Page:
I. Song of Songs
A. History – most commented on w/ Rev
B. Two extremes in Interpretations – Victorian prudish vs. Oversexed interpretations
II. SoS 2:7, 3:5, 8:4 (see verse below)
A. Love is under our control in some sense
B. Time for everything including love
III. Consequences of arousing love
A. Pacing – Hitting the [Fast-Forward >>] button: Moving too fast can result in
i. Physical stickiness – even sex – Pre-marital sex: What is meant to work as a bond within marriage is weakened.
ii. Emotional stickiness – you can undress emotionally, not just physically- both bad.
B. you can go through an emotional divorce
– “Guard your heart / wellspring!” ~Prov. 4:23 (You do not need to be married to go through a divorce.) – Hit the [Pause] button
iii. Results of i. and ii. – Loss in discernment – blurred vision
a. You can fall in love with the wrong person
b. You can fall in love with the right person (but make a wrong decision) at the wrong time.
c. You can fall out of love with the right person
d. You can break up with the right person.
e. It become difficult discerning who Mr. Right is.
1. SoS 2:7, 3:5, 8:4 – Mentioned in my outline above.
“Daughters of Jerusalem, I charge you by the gazelles and by the does of the field: Do not arouse or awaken love until it so desires.” ~ SoS 2:7
2. Ownership, belonging & assurance
“My lover is mine and I am his; he browses among the lilies.” ~ SoS 2:16
“I am my lover’s and my lover is mine; he browses among the lilies.” ~SoS 6:3
“I belong to my lover, and his desire is for me.” ~SoS 7:10
~ Why does the location of the “I” and “my lover” shift in the first two verses?
~ And why does it say “his desire is for me” in 7:10?
~ What has happened since 2:16, going down to 7:10? For one thing a wedding.
~ Can you own a person before marriage? After? In what sense? (Let’s not think of this in the slavery extreme).
~ Are there stages of love (amorous) that a person goes through before, during and late into marriage?
~ Do we see stages in the three verses above?
A blurb of mine regarding SoS 7:1-6 – that got published in the Graduate Scrawl, my school’s paper:
~~> Its something like this. SoS 7 is about a husband describing the beauty of his wife. It is not simply about a man describing the beauty of a woman. This passage teaches a husband how he ought to view his wife, and it teaches a single man how he ought NOT to view any woman. This actually goes against the currents of our culture, where men go to the malls, movies, etc., and gawk at women, giving them inappropriate SoS 7 looks. To get what I am trying to say, consider what would happen if you showed this passage to a older mature married Christian man versus one of the mall rats I just mentioned. Their reactions would be different.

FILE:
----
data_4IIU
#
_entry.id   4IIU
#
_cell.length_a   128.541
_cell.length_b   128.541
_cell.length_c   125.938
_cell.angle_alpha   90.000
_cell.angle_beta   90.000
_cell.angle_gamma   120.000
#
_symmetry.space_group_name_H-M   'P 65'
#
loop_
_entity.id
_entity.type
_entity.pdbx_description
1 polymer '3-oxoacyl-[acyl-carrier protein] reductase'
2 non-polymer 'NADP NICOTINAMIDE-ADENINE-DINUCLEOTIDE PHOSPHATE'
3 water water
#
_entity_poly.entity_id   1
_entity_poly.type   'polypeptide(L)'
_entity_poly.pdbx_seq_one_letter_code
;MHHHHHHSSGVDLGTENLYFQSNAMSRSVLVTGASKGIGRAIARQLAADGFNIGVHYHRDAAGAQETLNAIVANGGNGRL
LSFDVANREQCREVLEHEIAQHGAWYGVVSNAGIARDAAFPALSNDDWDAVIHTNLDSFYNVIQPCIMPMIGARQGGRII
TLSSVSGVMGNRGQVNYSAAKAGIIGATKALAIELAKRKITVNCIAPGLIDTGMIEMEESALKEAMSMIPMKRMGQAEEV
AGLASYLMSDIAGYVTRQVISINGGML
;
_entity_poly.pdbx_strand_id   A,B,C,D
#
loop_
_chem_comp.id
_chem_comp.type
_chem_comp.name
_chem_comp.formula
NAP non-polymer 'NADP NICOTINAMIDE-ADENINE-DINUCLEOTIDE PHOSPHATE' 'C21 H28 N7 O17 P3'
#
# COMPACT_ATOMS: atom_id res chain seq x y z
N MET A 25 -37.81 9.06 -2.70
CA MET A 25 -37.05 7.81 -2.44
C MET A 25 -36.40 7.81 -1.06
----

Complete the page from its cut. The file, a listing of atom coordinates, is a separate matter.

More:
Additionally I want also to add something… Sometimes the way women dress can really get us men worked up. They could always do us a favor and in some contexts tone down the way they dress. Why feed the rats
C.S. Lewis with help from the Greeks distinguished between 4 forms of love: Eros, Agape, Storgei and Philia
~ I distinguish between two forms of love – a Eros form and a non-Eros form, a Song of Songs form and a Corinthians form.
A. The Song of Songs (eros) form 8:6-7:
“Place me like a seal over your heart, like a seal on your arm; for love is as strong as death, its jealousy unyielding as the grave. It burns like blazing fire, like a mighty flame. Many waters cannot quench love; rivers cannot wash it away. If one were to give all the wealth of his house for love, it would be utterly scorned.”
B. 1 Corinthians 13:1+
“If I speak in the tongues of men and of angels, but have not love, I am only a resounding gong or a clanging cymbal. 2 If I have the gift of prophecy and can fathom all mysteries and all knowledge, and if I have a faith that can move mountains, but have not love, I am nothing. 3 If I give all I possess to the poor and surrender my body to the flames, but have not love, I gain nothing. 4 Love is patient, love is kind. It does not envy, it does not boast, it is not proud. 5 It is not rude, it is not self-seeking, it is not easily angered, it keeps no record of wrongs. 6 Love does not delight in evil but rejoices with the truth. 7 It always protects, always trusts, always hopes, always perseveres. 8 Love never fails. But where there are prophecies, they will cease; where there are tongues, they will be stilled; where there is knowledge, it will pass away. 9 For we know in part and we prophesy in part, 10but when perfection comes, the imperfect disappears. 11 When I was a child, I talked like a child, I thought like a child, I reasoned like a child. When I became a man, I put childish ways behind me. 12 Now we see but a poor reflection as in a mirror; then we shall see face to face. Now I know in part; then I shall know fully, even as I am fully known. 13 And now these three remain: faith, hope and love. But the greatest of these is love.”